How do you celebrate graduation in the midst of the COVID-19 pandemic? You find a way to come together with love, laughter and flexibility. No matter the state of the world, this motto has been with me since the mid 1980s when I was teaching and started taking part in high school graduation ceremonies.

It was always important for me to reassure the graduates it was truly their day and to enjoy it. But I would also add that graduation was perhaps more important for their families. My intent being, “please don’t display any behavior that would embarrass your mother!” One of the more memorable graduations was when seniors handed me a marble during our handshake. It certainly tested my flexibility, literally and figuratively.

Organizing Our Own Graduation

I have two grandchildren graduating this year. Our entire family has supported the CDC guidelines with social distancing, wearing masks, washing hands and we were supportive of Lincoln Public Schools canceling graduation ceremonies. It was always a challenge trying to organize 600+ graduates in a normal year, let alone in a year of a pandemic.

I’ve seen news stories of several high schools having creative graduation ceremonies in a race car stadium or on their football field. Our family decided to get creative too. Each grandchild and their family decided to do something special to recognize their unique graduation day. We were fortunate to be included.

Our granddaughter decided she wanted something simple. She and her mother called to let us know they would stop over, so I could see the graduate in her cap and gown. I thought it was a sweet gesture and appreciated her including us.

As a surprise, I decided to wear my doctorate cap and gown, which I would wear for graduation ceremonies before I retired. I quickly made a sign and a pretend diploma, and we were ready for their arrival. We topped off the day with a social distance supper for five at their home. It was a perfect graduation and party.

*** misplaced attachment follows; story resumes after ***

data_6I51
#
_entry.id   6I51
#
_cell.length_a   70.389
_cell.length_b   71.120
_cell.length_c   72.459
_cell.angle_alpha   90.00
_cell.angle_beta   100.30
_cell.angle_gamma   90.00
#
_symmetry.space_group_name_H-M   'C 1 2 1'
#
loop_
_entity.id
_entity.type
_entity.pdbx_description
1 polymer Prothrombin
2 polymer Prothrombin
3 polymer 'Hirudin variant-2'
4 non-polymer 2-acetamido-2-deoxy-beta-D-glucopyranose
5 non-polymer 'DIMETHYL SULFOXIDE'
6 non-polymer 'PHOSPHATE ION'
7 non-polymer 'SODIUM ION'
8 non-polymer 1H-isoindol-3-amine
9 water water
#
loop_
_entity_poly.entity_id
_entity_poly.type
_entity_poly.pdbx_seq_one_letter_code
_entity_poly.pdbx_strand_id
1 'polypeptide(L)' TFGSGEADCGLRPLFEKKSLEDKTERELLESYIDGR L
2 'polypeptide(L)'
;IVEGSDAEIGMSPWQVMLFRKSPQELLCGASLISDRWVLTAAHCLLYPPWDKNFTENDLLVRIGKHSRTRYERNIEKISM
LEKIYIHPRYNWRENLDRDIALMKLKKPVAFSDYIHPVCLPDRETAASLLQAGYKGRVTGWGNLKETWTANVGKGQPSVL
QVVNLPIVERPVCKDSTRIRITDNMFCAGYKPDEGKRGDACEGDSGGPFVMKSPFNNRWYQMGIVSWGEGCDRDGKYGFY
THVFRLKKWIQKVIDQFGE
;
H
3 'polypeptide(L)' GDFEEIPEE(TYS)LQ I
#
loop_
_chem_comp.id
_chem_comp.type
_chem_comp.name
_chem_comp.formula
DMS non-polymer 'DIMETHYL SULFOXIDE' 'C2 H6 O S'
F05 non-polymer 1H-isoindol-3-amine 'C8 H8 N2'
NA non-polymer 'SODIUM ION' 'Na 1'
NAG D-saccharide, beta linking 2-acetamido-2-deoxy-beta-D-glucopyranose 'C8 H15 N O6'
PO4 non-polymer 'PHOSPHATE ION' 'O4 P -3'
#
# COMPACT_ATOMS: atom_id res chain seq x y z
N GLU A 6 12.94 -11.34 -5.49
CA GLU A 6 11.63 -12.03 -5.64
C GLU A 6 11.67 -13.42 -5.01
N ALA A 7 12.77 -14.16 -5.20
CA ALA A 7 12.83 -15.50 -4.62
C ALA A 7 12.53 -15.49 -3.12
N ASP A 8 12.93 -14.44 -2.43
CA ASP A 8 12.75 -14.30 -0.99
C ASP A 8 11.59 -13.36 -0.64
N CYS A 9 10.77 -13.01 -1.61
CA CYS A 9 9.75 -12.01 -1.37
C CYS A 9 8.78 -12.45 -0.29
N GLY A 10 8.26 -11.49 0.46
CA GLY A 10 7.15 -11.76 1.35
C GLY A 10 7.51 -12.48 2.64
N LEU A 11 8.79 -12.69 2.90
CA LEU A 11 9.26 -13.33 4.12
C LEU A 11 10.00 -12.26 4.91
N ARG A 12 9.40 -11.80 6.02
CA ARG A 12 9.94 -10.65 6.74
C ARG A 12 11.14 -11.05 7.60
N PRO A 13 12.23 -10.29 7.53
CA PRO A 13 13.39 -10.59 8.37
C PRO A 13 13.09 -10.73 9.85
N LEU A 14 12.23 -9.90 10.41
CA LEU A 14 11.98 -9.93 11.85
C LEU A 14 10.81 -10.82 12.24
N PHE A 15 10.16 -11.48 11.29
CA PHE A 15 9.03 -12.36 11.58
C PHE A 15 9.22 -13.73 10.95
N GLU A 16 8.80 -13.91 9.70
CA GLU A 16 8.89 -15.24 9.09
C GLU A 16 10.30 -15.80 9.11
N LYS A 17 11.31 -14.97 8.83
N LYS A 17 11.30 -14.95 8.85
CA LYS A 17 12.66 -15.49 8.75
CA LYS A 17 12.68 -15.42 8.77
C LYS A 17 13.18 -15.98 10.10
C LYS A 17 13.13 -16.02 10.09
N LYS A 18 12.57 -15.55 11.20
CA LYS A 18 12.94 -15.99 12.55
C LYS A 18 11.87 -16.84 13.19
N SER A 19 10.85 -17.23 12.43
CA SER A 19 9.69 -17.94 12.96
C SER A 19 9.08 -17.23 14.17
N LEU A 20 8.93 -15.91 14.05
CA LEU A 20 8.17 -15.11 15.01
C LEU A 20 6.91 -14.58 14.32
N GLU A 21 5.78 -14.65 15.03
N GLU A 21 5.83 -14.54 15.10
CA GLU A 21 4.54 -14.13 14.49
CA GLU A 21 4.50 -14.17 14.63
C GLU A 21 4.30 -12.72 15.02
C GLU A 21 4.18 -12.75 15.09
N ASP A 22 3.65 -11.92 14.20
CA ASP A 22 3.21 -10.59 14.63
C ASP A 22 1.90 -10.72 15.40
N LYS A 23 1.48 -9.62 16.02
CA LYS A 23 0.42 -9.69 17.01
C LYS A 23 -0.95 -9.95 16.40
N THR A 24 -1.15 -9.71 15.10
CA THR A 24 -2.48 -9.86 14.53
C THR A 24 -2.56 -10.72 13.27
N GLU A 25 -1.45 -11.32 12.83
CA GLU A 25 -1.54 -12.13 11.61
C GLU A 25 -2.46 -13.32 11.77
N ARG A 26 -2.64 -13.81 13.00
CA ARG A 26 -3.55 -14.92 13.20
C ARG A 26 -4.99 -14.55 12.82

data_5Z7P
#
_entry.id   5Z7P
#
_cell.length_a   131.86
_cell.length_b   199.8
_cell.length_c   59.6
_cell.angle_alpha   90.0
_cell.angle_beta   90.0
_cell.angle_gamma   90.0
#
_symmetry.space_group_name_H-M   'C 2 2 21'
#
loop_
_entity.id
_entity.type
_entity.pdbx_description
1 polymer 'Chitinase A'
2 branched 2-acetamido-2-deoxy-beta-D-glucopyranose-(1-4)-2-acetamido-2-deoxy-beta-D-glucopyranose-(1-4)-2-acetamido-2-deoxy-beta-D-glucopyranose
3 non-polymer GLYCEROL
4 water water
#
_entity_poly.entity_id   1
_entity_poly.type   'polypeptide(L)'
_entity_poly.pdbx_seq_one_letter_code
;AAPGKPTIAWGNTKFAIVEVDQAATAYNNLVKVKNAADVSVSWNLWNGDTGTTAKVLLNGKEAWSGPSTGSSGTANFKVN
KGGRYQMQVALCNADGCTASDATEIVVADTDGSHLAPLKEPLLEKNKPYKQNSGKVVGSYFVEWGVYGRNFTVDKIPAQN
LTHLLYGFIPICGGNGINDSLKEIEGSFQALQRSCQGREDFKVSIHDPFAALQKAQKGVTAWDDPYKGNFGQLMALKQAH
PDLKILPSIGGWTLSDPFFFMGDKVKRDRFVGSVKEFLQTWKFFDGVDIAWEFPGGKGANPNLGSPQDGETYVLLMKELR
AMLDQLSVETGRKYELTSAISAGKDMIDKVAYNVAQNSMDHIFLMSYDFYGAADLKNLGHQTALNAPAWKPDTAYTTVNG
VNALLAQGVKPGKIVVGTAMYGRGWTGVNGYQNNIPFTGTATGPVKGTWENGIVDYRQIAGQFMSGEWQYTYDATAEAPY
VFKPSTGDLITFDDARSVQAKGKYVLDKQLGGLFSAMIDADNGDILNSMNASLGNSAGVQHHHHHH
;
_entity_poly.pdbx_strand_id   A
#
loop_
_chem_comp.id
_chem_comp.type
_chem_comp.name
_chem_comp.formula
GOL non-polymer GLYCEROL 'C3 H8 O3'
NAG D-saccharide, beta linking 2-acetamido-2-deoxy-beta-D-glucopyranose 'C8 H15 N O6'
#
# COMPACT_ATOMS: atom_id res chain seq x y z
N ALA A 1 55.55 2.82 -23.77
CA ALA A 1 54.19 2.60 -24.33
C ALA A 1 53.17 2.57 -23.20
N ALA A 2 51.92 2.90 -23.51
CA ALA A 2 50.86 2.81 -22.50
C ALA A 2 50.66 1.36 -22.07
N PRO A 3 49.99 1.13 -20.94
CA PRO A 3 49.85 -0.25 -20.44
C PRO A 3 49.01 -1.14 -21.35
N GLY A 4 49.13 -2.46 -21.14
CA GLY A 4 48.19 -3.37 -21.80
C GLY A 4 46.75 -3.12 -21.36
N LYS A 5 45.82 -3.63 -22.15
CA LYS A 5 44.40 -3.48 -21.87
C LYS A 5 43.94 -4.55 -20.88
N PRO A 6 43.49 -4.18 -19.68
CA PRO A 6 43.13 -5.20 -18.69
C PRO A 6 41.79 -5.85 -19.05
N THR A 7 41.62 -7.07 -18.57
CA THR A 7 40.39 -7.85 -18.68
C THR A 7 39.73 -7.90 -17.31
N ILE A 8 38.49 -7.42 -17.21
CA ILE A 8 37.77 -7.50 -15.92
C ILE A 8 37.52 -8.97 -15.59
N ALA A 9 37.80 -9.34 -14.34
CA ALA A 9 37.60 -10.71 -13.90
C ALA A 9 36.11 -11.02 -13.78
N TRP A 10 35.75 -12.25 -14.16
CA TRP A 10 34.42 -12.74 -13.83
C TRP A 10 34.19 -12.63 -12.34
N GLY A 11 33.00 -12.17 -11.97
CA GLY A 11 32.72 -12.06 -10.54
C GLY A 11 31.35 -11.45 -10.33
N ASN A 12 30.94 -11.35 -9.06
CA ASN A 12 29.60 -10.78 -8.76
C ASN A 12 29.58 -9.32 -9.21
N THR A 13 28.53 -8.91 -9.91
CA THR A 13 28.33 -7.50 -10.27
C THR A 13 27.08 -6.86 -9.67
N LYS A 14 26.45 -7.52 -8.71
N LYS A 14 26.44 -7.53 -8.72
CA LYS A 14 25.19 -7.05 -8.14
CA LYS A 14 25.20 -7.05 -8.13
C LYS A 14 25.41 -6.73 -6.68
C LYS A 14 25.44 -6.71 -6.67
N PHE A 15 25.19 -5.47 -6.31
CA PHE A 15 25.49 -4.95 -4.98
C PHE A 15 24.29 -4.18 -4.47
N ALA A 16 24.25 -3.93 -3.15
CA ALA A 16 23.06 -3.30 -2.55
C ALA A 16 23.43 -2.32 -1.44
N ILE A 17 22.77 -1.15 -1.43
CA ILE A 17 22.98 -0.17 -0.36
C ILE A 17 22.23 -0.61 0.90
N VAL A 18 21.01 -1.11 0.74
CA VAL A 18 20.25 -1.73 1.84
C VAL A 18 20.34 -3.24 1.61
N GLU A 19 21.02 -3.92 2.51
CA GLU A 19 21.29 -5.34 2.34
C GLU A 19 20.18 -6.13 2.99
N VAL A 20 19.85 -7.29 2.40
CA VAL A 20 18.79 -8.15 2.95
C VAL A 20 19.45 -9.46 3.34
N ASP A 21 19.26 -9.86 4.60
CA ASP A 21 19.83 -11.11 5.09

woman wearing graduation cap and gown with cloth mask

Our grandson was also scheduled to graduate in May. He wasn’t as excited to make plans, so his mom took over. His mom had seen pictures of our granddaughter’s earlier graduation and liked the cap and gown idea. I agreed to participate in the graduation, but we agreed to not tell my grandson the plan. We didn’t want him to run away. Knowing I had more time to organize, I made a few adjustments.

Making the Day Our Own

First, I decided to prepare a short and sweet speech. Next, I enlisted the assistance of my husband to be the musician. What is a graduation without music, even if it’s just a kazoo? A diploma was made and we were ready to go to our grandson’s house.

As we drove, I kept thinking of other aspects I could quickly add to the ceremony. This was either going to turn out very well, or he was going to run away. Now, I knew he wasn’t going to run away, but I didn’t want to embarrass him so much he wouldn’t have a good laugh.

We walked into their home, and I told him to put on his cap and gown and I put on mine. He looked at me like I was crazy, yet he played along. My husband organized the four family members in the back yard where the ceremony would be held.

The graduate and I (as the principal) walked the processional to the kazoo sounds of “Pomp and Circumstance.” I gave a quick speech, handed him a pretend diploma, and then we recessed to the school fight song and cheers of family members and the neighbors who were grilling out next door.

A Day They’ll Never Forget

I reminded both of our 2020 graduates that their graduation will be one they’ll never forget. It certainly will be a graduation I’ll never forget. I know there will eventually be a new normal and a new routine for almost everything, including graduations. Both our granddaughter’s and grandson’s graduations may be the new normal with plenty of love and laughter, and no marbles. It was perfect.

Nancy Becker

Nancy Becker

Grandkids & Grandparents

I have four grandchildren ages 14-17. In some ways, I’m a very typical grandma, always proud of everything the kids do and wanting to help support them in whatever way I can. In other ways, I’m not very typical. My goal as a blogger is to share my thoughts and experiences that I think are funny and meaningful as I adventure through grandmahood.

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